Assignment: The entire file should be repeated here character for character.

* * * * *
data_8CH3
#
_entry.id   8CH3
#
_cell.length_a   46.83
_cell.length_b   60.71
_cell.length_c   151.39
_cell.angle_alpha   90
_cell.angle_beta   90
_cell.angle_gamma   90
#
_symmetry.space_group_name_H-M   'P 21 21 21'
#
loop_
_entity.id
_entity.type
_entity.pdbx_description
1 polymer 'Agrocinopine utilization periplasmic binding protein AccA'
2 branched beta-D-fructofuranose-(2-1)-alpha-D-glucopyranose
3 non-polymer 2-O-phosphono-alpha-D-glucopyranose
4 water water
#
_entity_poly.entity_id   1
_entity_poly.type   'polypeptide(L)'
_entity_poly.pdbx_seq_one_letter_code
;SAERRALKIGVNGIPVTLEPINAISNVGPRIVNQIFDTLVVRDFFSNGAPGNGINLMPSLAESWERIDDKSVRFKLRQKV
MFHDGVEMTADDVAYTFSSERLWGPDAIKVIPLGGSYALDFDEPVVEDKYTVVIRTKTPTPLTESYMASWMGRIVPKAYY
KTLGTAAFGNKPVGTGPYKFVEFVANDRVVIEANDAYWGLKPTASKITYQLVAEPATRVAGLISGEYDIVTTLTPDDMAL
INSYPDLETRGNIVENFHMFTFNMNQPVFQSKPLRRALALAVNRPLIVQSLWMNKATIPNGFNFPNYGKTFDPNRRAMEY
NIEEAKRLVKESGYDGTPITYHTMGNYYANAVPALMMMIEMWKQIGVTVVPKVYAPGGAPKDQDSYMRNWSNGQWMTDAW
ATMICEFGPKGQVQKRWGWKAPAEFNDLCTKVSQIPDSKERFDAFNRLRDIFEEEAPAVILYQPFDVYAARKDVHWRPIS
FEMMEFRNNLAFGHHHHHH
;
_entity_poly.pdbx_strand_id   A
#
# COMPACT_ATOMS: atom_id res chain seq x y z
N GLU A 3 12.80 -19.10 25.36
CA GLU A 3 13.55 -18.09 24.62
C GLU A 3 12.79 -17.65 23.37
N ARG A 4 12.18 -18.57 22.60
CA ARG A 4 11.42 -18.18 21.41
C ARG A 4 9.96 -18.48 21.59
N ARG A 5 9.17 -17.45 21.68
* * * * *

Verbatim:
data_8CH3
#
_entry.id   8CH3
#
_cell.length_a   46.83
_cell.length_b   60.71
_cell.length_c   151.39
_cell.angle_alpha   90
_cell.angle_beta   90
_cell.angle_gamma   90
#
_symmetry.space_group_name_H-M   'P 21 21 21'
#
loop_
_entity.id
_entity.type
_entity.pdbx_description
1 polymer 'Agrocinopine utilization periplasmic binding protein AccA'
2 branched beta-D-fructofuranose-(2-1)-alpha-D-glucopyranose
3 non-polymer 2-O-phosphono-alpha-D-glucopyranose
4 water water
#
_entity_poly.entity_id   1
_entity_poly.type   'polypeptide(L)'
_entity_poly.pdbx_seq_one_letter_code
;SAERRALKIGVNGIPVTLEPINAISNVGPRIVNQIFDTLVVRDFFSNGAPGNGINLMPSLAESWERIDDKSVRFKLRQKV
MFHDGVEMTADDVAYTFSSERLWGPDAIKVIPLGGSYALDFDEPVVEDKYTVVIRTKTPTPLTESYMASWMGRIVPKAYY
KTLGTAAFGNKPVGTGPYKFVEFVANDRVVIEANDAYWGLKPTASKITYQLVAEPATRVAGLISGEYDIVTTLTPDDMAL
INSYPDLETRGNIVENFHMFTFNMNQPVFQSKPLRRALALAVNRPLIVQSLWMNKATIPNGFNFPNYGKTFDPNRRAMEY
NIEEAKRLVKESGYDGTPITYHTMGNYYANAVPALMMMIEMWKQIGVTVVPKVYAPGGAPKDQDSYMRNWSNGQWMTDAW
ATMICEFGPKGQVQKRWGWKAPAEFNDLCTKVSQIPDSKERFDAFNRLRDIFEEEAPAVILYQPFDVYAARKDVHWRPIS
FEMMEFRNNLAFGHHHHHH
;
_entity_poly.pdbx_strand_id   A
#
# COMPACT_ATOMS: atom_id res chain seq x y z
N GLU A 3 12.80 -19.10 25.36
CA GLU A 3 13.55 -18.09 24.62
C GLU A 3 12.79 -17.65 23.37
N ARG A 4 12.18 -18.57 22.60
CA ARG A 4 11.42 -18.18 21.41
C ARG A 4 9.96 -18.48 21.59
N ARG A 5 9.17 -17.45 21.68